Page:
Reviewed on 09/12/2014 | Details & Permalink

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The Travelers

Keith Wayne McCoy. Champagne/Burst, $2.99 e-book (142p) ISBN 978-1-77155-061-1

Tragedy wrestles hope in this philosophically rich hybrid of genres. Time travel and alien visitation tropes are refreshed by empathetic characters fighting internal ghosts as well as confronting otherworldly visitors. Severely depressed filmmaker Guy encounters echoes of the mystical as he talks with recently separated spouses Jim and Jessica Bennett aboard the retired ship Queen Mary. Morse code sent from WWII—and a naked alien’s plea—sends Guy on an epic journey of grief, as Jessica and Jim confess to raising two extraterrestrial children whose deaths destroyed their marriage. Who will deliver the news to their other-dimensional mother? Love, both strong and faltering, resonates through this complex speculative tragedy of loss and redemption, which is strengthened by complex plotting and rich dialogue, though the rushed conclusion dilutes the emotional payoff. This mystical paean to parental love is sure to appeal to fans of both romance and science fiction. (BookLife)

Reviewed on 09/12/2014 | Details & Permalink

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Nobody’s Child

Libby Fischer Hellmann. Red Herrings (www.libbyhellmann.com), $16.99 trade paper (362p) ISBN 978-1-938733-46-8

Former cop–turned-PI Georgia Davis takes on what could be her most personal case yet in Hellmann’s thrilling fourth installment in her Chicago-based series (after 2011’s Toxicity). Georgia always thought she was an only child, until she receives a bloodstained note revealing that she has a half-sister, Savannah, who’s not only in trouble but is pregnant. With little to go on, Georgia soon discovers that Savannah, who’s almost 16 and goes by the name Vanna, is caught up in Chicago’s underground human trafficking ring, which provides whoever’s willing to pay with everything from organs to babies, not to mention girls for sex. Few people are willing to talk to Georgia about the details of the operation, but the wily PI soon learns that a former foe could be an asset in bringing her sister home safely. Hellmann ratchets up the tension with each chapter, and the reader is constantly kept wondering about the fate of both sisters. (BookLife)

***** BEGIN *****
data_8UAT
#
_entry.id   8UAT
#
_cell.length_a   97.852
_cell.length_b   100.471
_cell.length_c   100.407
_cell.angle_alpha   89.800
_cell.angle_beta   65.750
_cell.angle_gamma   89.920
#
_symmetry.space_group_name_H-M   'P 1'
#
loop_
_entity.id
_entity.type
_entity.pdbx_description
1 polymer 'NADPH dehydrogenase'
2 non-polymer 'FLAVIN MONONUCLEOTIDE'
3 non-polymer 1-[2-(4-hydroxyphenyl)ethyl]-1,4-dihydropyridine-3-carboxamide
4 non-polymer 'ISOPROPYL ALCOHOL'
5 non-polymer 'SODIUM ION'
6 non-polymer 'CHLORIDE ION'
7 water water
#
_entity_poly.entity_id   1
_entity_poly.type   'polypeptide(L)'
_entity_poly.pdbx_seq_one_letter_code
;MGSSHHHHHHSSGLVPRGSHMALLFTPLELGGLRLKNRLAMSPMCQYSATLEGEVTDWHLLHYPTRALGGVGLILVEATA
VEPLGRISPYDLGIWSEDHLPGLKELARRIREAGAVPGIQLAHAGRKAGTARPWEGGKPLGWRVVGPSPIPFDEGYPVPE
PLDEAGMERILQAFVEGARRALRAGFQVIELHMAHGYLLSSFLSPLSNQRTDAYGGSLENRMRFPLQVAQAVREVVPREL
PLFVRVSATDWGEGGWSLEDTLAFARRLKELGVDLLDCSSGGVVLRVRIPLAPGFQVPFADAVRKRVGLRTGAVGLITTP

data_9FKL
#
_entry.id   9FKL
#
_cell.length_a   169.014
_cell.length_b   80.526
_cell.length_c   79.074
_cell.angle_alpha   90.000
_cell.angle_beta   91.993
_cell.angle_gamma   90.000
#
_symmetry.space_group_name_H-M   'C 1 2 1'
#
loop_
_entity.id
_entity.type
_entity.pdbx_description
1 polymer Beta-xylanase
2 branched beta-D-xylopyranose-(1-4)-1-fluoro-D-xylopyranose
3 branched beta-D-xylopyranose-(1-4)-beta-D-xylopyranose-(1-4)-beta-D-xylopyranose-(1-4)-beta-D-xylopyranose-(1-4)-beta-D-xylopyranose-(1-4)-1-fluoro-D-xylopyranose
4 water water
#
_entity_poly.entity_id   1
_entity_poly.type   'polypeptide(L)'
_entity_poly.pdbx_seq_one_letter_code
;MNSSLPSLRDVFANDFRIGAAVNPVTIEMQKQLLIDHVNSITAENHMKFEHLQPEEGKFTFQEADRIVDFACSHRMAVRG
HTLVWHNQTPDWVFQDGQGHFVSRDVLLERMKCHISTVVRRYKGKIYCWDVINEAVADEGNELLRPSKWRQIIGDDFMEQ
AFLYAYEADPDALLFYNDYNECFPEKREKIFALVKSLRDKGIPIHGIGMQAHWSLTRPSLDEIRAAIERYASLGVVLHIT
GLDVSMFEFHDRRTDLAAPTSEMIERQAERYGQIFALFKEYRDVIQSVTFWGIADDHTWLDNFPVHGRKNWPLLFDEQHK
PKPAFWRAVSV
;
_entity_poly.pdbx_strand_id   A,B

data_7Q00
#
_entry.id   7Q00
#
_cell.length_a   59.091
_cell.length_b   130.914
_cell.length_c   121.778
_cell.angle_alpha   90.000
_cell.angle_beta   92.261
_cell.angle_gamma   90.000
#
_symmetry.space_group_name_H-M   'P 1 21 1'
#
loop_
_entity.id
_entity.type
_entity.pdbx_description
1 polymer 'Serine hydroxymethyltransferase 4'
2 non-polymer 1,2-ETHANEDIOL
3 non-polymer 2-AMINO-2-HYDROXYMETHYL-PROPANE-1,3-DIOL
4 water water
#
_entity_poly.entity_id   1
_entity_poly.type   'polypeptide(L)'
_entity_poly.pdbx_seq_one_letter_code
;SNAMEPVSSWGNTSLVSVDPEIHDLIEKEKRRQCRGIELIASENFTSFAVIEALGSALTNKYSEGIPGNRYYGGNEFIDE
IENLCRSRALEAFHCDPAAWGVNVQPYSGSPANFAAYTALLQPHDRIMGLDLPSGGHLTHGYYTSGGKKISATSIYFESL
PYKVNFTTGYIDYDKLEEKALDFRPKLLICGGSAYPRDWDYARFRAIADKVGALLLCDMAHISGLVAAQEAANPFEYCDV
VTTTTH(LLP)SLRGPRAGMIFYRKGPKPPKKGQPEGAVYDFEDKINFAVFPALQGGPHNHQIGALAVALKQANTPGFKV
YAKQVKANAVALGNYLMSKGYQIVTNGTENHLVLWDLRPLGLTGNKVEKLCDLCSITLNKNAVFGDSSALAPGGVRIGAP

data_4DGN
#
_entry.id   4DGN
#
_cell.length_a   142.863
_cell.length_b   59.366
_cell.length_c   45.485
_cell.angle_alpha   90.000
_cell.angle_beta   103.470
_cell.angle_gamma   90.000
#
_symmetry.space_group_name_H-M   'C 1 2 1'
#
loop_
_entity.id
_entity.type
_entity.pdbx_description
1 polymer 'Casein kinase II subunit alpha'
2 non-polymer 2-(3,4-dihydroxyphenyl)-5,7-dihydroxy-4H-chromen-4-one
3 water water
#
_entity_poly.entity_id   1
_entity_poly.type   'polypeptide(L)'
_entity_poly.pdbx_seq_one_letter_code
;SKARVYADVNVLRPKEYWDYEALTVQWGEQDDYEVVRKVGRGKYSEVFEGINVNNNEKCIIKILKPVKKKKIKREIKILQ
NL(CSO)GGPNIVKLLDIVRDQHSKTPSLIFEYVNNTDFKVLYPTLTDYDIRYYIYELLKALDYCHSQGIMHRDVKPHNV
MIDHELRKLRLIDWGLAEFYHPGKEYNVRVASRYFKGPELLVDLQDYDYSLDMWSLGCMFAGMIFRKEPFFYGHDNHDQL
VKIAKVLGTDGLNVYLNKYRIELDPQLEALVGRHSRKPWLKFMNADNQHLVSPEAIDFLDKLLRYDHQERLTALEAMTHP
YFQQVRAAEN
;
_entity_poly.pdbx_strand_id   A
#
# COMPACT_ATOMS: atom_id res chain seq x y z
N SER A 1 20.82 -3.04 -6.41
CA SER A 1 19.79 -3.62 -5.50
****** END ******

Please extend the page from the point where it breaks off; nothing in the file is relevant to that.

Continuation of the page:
Reviewed on 09/12/2014 | Details & Permalink

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A Little Wicked

Janet R. Macreery. Outskirts (www.outskirtspress.com), $9.95 paper (188p) ISBN 978-1-4787-3346-1

“If my heart had not already been broken and scattered in the wind, I would have bawled like a newborn,” laments 12-year-old Dory MacDonald, whose Scottish clan is chased out of their peaceful glen by Redcoats, under orders from the King of England to kill the Highlanders. After Dory’s best friend and his family are murdered, her mother dies, and her father heads north, she is directed by the clan leader to travel to the New World to live with her aunt and uncle. Set in 1692, Macreery’s debut is roughly divided into three parts: Dory’s treacherous journey through Scotland to the ship, her rough ocean voyage to Massachusetts as a member of the ship’s crew (disguised as a boy), and her troubled new life in Salem during the witch trials. Dory’s mother’s cairngorm necklace and a faithful buzzard named Merlin are her only protectors. Macreery details Dory’s daily chores and abuse by many enemies, making for a grim account of historical hardships, but readers will learn a lot about resilience and Scottish identity. Ages 8–12. (BookLife)